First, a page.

Menlo News April 28, 2023

Upper School Students Send Balloons Into Upper Atmosphere

Applied Science Research project combines engineering with atmospheric science

Menlo’s Upper School Applied Science and Engineering department offers students who are interested in the fields of experimental science and engineering an opportunity to “learn by doing” in our state-of-the-art Whitaker Lab. For students in the honors course—Applied Science Research (ASR)—this means utilizing the lab’s cutting-edge tools to launch a payload into space!

In the first semester of ASR, students start by creating a kinetic art sculpture powered by solar energy. Then, they learn how to build electric motors, enter them into a category (RPM, Torque, or Efficiency), and try to get their project added to the Electric Motor Hall of Fame board. After they have learned to engineer their own motors, the students move on to study atmospheric science and space-travel engineering in preparation to launch weather balloons high above the Earth’s atmosphere.

According to science teacher James Dann, the balloon launch is when students learn all of the skills they will need to create their own engineering projects: “They learn teamwork, programming for microcontrollers, building an antenna, wiring circuits, testing equipment in vacuum and temperature chambers, and more. They also do experiments individually as the balloon traverses our atmosphere into the upper stratosphere. This year, the experiments included analyzing atmospheric temperature, ozone, cosmic ray particles, carbon dioxide levels, solar energy, and altitude.” Once the experiment concluded, students wrote about the entire project, from how they programmed and engineered the launch, to their analysis of the collected data.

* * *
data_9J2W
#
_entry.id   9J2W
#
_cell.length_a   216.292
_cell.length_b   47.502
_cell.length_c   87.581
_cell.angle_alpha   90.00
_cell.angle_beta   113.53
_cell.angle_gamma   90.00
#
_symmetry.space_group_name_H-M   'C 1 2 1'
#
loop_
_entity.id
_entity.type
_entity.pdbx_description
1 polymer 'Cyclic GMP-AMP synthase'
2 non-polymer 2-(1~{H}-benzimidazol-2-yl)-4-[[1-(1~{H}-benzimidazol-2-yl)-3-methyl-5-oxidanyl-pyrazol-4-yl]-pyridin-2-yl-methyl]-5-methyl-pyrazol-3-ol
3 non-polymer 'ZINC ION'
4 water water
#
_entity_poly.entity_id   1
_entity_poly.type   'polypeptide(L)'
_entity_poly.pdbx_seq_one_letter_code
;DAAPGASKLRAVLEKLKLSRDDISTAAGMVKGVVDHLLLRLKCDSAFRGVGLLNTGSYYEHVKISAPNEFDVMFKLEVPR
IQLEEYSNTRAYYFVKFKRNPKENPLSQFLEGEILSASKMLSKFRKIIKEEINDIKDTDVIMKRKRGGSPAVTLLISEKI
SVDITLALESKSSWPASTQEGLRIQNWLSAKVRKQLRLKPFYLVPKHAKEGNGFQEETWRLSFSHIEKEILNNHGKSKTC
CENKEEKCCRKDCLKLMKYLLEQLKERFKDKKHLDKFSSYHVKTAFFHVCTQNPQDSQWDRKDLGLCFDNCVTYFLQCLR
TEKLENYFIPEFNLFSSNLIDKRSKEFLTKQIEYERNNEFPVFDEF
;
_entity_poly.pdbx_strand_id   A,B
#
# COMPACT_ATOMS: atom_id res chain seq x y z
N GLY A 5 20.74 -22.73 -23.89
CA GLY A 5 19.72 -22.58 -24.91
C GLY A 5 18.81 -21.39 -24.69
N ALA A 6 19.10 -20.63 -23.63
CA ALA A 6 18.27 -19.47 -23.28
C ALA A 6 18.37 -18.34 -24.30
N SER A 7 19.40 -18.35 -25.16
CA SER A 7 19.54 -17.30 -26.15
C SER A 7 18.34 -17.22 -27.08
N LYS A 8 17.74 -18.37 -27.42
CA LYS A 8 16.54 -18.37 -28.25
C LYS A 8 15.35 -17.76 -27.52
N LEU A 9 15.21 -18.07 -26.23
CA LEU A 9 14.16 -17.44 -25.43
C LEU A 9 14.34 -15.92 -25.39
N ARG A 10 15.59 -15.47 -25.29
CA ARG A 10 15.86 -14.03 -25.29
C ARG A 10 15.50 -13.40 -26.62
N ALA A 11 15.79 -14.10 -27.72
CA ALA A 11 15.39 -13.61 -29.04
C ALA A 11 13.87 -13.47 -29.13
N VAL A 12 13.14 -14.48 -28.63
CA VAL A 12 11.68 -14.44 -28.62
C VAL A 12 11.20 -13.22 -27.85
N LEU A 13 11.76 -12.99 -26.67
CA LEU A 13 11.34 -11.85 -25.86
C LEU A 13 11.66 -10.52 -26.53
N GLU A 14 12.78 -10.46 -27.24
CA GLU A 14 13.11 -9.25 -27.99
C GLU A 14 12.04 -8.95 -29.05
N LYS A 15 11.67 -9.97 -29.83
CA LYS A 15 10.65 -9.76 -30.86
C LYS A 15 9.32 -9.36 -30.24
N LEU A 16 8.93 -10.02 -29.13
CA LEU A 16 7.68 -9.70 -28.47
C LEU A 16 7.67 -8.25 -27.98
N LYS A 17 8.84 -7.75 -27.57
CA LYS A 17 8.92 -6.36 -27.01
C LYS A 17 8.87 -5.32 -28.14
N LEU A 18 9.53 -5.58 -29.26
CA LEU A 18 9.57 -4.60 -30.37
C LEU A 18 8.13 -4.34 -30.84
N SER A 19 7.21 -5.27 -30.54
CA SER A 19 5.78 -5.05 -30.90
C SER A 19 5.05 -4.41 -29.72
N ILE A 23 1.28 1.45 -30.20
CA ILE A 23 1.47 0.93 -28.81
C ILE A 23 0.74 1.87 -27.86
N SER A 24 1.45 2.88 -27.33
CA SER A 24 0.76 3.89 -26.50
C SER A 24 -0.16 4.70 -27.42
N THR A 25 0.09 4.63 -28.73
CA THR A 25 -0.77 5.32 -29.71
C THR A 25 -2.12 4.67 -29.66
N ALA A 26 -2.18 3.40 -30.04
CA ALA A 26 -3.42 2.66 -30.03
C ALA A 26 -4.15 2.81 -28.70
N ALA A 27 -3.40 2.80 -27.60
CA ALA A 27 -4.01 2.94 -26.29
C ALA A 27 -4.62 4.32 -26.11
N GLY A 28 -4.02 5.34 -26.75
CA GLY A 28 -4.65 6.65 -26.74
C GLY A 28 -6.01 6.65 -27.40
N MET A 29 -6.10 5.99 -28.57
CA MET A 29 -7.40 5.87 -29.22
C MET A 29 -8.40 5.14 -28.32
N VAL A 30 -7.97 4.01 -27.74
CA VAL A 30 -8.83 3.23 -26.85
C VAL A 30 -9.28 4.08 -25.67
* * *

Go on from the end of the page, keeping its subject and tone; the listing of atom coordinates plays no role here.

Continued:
Working in teams of six, each student has a specific job as it relates to the launch, including tracking and programming the data acquisition system. This work prepares students to start thinking about their own projects—from the prototype process and design, to data analysis and problem-solving. All of this hard work culminates with a final presentation at the Makerpalooza: Science and Engineering Fair—an end-of-year showcase of individual projects made by ASR students.

“I’ve always been interested in technology and how stuff works,” said Sam ’24, whose team had both a successful launch and payload retrieval. “I used to do a lot of computer science, but I’m really glad I signed up for ASR. It’s a lot of work, but it’s really rewarding to get outside of the classroom and experiment. It’s maybe the most fun I’ve had in a class at Menlo.”

“I agree,” said Alex ’24, who worked with Sam’s team in his role as project leader. “I really enjoy the independence and that you can pretty much pursue anything you’re passionate about. For example, we have one classmate—who was also on our launch team—he’s really into cars, so he does a lot of projects related to them. For my first project of the year, I made a little aircraft carrier for our solar panel project. That kind of independence gives us a lot of flexibility. But I also think this project ended up being a successful launch because everybody did a great job. Even if you have been given a specific task, you have to help out other people in different roles too. In the end, everyone on the team has to help out.”